Time is our most valuable and important resource.
At our new listing at 106 N Vista, the owner is a super meticulous detail oriented person who took so much time to restore her house to perfection. Her house is rated by the city as an A++ candidate for historical restoration and so she easily qualified for the Mills Act. The Mills Act allows owners to spend money on restoring their house in lieu of paying property taxes. Houses in an HPOZ area that have architectural significance and are good candidates for being restored in keeping with the historic period details get approved for the Mills Act and then the owner pays for the restoration instead of paying for property taxes. The Mills Act designation stays with the house for ten years. The new owner of 106 N Vista will pay around $5000 a year in property taxes until December 2023 (and then they can renew the Mills Act designation for another 10 year period.)
Time is especially valuable in properties that are advertised for lease. It makes so much more sense for an owner to lease their space immediately than to hold out for a slightly higher lease price per month and have so many months of vacancy while they wait for it. Financially, I see owners looking to gain 2400 by holding out for 200 dollars more a month and sometimes losing up to 40,000 in lost rent while their place sits vacant and they wait for that slightly higher lease price per month.
For a house to sell, there is always the right mix of price, condition, and location. Often owners want to minimize the importance of condition and location and they jump to price per square foot. With time and energy and money and patience, an owner can improve their condition and thus increase their purchase price. I find myself telling owners every day that they can’t make all houses equal and determine value by average price per square foot in the area, and command a super high price irrespective of condition or location.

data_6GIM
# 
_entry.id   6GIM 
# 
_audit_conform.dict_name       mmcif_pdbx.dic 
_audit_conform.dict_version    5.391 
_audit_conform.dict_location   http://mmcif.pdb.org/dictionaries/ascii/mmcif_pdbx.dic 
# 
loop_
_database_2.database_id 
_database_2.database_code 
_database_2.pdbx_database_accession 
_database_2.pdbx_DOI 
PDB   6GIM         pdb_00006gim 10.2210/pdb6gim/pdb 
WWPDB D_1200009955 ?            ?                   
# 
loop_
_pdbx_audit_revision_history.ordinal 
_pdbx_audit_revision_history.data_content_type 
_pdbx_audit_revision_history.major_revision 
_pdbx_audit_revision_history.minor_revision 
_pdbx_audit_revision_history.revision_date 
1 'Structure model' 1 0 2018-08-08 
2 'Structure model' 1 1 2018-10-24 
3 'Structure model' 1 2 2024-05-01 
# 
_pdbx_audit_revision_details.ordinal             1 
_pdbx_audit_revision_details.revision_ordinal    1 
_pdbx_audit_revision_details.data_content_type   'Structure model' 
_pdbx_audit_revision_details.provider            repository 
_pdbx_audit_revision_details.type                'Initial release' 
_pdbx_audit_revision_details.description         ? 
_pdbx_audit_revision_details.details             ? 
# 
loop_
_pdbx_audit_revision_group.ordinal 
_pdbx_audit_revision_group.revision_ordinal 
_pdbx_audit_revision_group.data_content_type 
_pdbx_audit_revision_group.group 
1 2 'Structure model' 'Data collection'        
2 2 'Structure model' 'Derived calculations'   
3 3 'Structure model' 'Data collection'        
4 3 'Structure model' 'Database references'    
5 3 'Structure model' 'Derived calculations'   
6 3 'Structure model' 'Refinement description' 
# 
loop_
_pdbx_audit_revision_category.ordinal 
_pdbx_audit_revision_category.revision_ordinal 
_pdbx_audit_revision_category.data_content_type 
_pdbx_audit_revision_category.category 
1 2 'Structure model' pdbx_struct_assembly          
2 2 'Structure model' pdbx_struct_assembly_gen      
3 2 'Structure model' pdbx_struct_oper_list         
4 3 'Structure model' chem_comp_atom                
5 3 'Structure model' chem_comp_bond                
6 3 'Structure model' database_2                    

So far during Corona, we’ve encountered 6 loans that didn’t get approved the week of the close of escrow. All of them in our experience were with Citi or Wells Fargo. Buyers and sellers need to be aware that if borrowers will be going through Wells Fargo or Citi, there’s a chance that they have a preapproval letter and they’re told the loan will work but then they find out the week of the close of escrow that it didn’t. Ultimately, the borrowers seem to get approved for a loan but escrow needs to get extended 30 days for a new loan to happen. Some sellers choose to stay with the buyer who clearly wants the house and some sellers choose to start over with a new buyer. No matter which way a seller chooses to go, it’s frustrating to add 30 days of time before their house can close. It’s frustrating to find out so far into the process and for escrows to end up taking 60 days instead of 30 days.
In general, besides longer escrows, everything in real estate takes more time during Corona. It takes time to figure out how to work private showing schedules, and how to properly social distance, and to sign and circulate Corona waivers for every showing, and to redo loans multiple times, and to reschedule around lender delays. Patience (and hard work) is key now.
I had an encounter this week where a business owner showed up with an assistant and he explained that his plan for the next few years is to groom this gentleman to be his right hand man. I found it so awesomely cool to have a plan and the patience to invest in training an individual for the next few years. That patience is invaluable. As much as we all want things to happen right now, success takes time.
I used to think that vacations were all about the destination. I learned this week in Corona that more than the destination, a cool vacation is quality time spent with the people on vacation with you. I went with my family to Vail, Colorado this week. Best time we had was not on an exotic hike or riding mountain bikes down the Colorado Rockies. It was spending time on a lake not so different from Echo Park Lake (that we’ve never visited). And squished around a table in a hotel room eating dinner that we put together ourselves.
My thought of the week is that real estate, like everything done really well in life, takes time and patience to do it right. Rushing to put a sign in the lawn, or offering a huge commission to any buyer’s agent who brings a buyer instead of spending the time to prepare the house right, or cutting any corners to save time, is doing it wrong.
So many people call to ask if I have a really good deal for them to buy. That’s not my business. What I do is take the time to guide sellers through the process of selling their homes for top top dollar – from start to finish. Yes, it takes a lot of time and energy and patience, but it’s time so well spent because it gets results. To get results, it doesn’t work to cut corners and to save time.
Time is not only valuable and important, but it’s also limited. It’s an honor to spend my time with the clients I represent.